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The National Portrait Gallery acknowledges the Traditional Custodians of Country throughout Australia and recognises the continuing connection to lands, waters and communities. We pay our respect to Aboriginal and Torres Strait Islander cultures and to Elders both past and present.

Aboriginal and Torres Strait Islander viewers are warned that this website contains images of deceased persons.

John Perceval

1999
Thomas de Kessler

ink, coloured pencil, gouache, crayon and fibre-tipped pen on single mount board with gold coloured ink border (mount: 18.1 cm x 14.6 cm, sheet: 14.6 cm x 11.1 cm)
Image not available (NC)

John Perceval (1923-2000) was a painter and ceramic artist. Early on, along with Sidney Nolan, Arthur Boyd and Albert Tucker, he was part of a loose group of largely self-taught Australian artists, now known as the Angry Penguins, who rebelled against the conservatism of the art establishment. By the mid-1940s Perceval had moved on to Victoria, where he worked as a potter and sculptor with the Boyd family at Murrumbeena. He married the painter Mary Boyd, younger sister of Arthur, and three of their four children became painters. Joint winner of the Wynne Prize for landscape art in 1960, Perceval remains known as one of the leading Australian landscape painters of the 1950s and 1960s. His ceramic work from the same period includes a celebrated series of representations of angels. In the 1980s his long-term alcoholism saw Perceval consigned to a psychiatric hospital. During his time there his old 'comrades of the canvas' would take him out painting, paying for his materials and models. By 1988 he had moved to an elderly persons' hostel in Kew, and was able to show some new work at a South Yarra gallery.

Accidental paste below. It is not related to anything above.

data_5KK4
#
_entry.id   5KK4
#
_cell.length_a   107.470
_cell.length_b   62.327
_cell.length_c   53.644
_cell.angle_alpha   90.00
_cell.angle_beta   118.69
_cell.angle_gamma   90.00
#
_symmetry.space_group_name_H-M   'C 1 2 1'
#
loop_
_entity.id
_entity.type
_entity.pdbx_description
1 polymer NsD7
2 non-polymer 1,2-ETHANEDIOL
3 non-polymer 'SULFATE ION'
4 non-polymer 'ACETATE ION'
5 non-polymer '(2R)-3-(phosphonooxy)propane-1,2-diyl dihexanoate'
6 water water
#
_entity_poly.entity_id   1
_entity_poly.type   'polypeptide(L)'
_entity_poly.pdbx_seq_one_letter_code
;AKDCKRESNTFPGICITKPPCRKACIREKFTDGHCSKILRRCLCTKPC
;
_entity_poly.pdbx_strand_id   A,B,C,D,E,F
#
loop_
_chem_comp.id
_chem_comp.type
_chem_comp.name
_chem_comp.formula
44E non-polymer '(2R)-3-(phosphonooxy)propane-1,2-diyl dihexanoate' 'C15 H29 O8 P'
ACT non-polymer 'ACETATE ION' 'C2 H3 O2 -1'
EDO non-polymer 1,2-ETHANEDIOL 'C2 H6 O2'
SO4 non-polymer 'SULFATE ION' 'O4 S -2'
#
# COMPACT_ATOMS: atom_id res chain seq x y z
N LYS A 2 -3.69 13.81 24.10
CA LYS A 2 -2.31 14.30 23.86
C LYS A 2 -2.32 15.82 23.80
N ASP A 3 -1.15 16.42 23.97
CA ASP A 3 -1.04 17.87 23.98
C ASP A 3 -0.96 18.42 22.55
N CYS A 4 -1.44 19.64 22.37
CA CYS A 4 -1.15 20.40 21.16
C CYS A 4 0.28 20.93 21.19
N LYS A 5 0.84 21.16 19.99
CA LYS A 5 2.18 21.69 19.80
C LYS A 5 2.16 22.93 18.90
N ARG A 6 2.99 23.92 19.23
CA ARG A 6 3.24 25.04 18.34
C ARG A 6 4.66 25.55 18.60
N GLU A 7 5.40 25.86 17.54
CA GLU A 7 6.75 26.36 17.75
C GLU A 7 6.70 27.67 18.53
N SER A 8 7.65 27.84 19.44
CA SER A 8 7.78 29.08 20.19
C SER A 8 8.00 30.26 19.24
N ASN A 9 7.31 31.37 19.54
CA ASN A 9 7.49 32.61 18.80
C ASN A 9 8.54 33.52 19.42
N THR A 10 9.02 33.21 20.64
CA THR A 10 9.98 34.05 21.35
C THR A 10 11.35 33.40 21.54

Collection: National Portrait Gallery
Gift of Thomas de Kessler 2001

Artist and subject

Thomas de Kessler (age 74 in 1999)

John Perceval AO (age 76 in 1999)

Subject professions

Visual arts and crafts

Donated by

Thomas de Kessler (2 portraits)

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The National Portrait Gallery acknowledges the Traditional Custodians of Country throughout Australia and recognises the continuing connection to lands, waters and communities. We pay our respect to Aboriginal and Torres Strait Islander cultures and to Elders both past and present.

Aboriginal and Torres Strait Islander viewers are warned that this website contains images of deceased persons.

The National Portrait Gallery is an Australian Government Agency